As a result, he says the opportunities offered by regional integration in the GBA will become even more important for Hong Kong and its talented younger generation. “The pandemic should have told us how important it is not to ‘put all one’s eggs in the same basket’,” as the saying goes. Prof Low goes on to emphasize that trade is not a zero-sum game. He uses the massive growth in volume of exports from mainland China as an example, and says that despite the recent slowdown, Hong Kong’s role as an entrepôt has continued to grow in absolute terms, despite the emergence of competition from new centres of economic dynamism in the country. “As long as the overall pie is getting bigger, Hong Kong should not worry too much that its share of the pie isn’t growing,” he says.


By Davin88, CC BY-SA 4.0>


Still, the current slowdown in the Chinese economy as a result of zero-covid is creating numerous problems, not least with global supply chains. The regulatory crackdown on consumer-facing technology platforms has also has also caused an erosion of confidence in the sector’s ability to create more good jobs, Prof Low says, “especially since talented young people in China previously saw it as an attractive career prospect.” Prof Low also highlights the problem of neijuan* that young people in China struggle with, saying that it has “created anxiety and a sense of disillusionment that people have to work longer hours in tough jobs just to maintain their relative positions.”

“In such an environment, the competitiveness of Hong Kong youth lies in their ability to work smart, their expertise in the areas that Hong Kong is strong in, and their familiarity with the international system and the rule of law,” Prof Low emphasizes.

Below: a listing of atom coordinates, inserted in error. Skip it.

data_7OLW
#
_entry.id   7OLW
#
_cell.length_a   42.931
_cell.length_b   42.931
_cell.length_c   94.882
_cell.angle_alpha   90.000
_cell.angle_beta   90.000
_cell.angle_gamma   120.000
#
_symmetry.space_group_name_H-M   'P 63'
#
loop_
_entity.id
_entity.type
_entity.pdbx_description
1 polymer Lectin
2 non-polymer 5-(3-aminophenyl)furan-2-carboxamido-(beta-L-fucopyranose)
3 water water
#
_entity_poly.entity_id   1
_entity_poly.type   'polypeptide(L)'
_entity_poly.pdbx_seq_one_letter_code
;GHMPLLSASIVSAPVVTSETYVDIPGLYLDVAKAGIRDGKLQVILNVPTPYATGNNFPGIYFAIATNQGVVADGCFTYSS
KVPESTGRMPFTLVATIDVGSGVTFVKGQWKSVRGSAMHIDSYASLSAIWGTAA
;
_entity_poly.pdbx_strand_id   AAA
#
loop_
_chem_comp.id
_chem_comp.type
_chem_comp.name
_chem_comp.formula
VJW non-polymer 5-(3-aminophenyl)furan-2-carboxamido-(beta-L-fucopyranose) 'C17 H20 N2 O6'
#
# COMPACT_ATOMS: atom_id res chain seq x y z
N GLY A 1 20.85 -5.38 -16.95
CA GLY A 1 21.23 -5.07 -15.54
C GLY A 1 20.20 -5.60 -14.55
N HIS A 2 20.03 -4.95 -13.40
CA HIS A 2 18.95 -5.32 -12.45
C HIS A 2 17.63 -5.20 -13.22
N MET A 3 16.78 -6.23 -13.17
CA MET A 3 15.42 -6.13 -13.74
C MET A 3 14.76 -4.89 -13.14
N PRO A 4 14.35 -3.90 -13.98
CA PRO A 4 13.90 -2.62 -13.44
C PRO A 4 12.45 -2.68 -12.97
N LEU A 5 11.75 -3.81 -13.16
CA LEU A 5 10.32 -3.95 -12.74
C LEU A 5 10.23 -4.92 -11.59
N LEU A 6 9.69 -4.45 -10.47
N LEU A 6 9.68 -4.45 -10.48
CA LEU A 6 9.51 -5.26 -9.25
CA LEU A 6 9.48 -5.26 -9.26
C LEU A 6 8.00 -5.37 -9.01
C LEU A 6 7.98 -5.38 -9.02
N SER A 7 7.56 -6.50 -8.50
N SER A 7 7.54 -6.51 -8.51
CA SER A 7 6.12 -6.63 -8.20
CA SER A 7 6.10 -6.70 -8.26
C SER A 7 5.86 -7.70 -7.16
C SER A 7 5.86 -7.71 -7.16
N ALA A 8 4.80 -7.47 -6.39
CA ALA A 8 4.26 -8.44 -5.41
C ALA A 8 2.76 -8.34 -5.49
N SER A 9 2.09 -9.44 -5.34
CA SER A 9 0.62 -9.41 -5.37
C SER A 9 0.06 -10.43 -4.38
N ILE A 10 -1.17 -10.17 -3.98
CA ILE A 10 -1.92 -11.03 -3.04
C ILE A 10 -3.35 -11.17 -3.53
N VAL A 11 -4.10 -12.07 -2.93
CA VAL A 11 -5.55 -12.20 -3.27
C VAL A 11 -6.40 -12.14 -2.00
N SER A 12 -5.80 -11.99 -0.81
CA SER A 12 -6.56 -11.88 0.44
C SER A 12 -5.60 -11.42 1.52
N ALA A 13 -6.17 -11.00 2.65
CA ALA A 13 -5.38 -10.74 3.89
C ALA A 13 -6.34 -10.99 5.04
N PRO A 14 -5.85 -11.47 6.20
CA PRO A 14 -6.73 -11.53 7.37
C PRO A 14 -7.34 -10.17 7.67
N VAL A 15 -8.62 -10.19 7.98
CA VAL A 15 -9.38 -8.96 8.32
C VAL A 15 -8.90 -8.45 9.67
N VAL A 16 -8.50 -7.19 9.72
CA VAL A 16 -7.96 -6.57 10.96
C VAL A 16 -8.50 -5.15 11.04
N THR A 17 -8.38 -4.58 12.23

Asked about the ongoing attractiveness of Hong Kong for young people as a place to work and live, Prof Low was upbeat. “The city can still maintain its prominence and appeal as China’s most globalized and globally-oriented city, especially for young professionals. I don’t agree with those who have written off Hong Kong.” On the contrary, he says, Hong Kong still has that big city international draw that has always attracted young, mobile talent, even in comparison to its perennial rival in this part of the world, Singapore.

“Zero-covid has not yet destroyed Hong Kong’s appeal, nor its unique blend of economic advantages, he says. “But what is needed now is a strong signal from the new Chief Executive, that Hong Kong will open up soon to the rest of the world.”



Prof Donald Low is Director of HKUST Institute for Emerging Market Studies, Senior Lecturer and Professor of Practice at the HKUST Institute for Public Policy and Director of Leadership and Public Policy Executive Education at HKUST. He is an accomplished consultant and lecturer in economics, decision-making, risk analysis, inequality and social policy.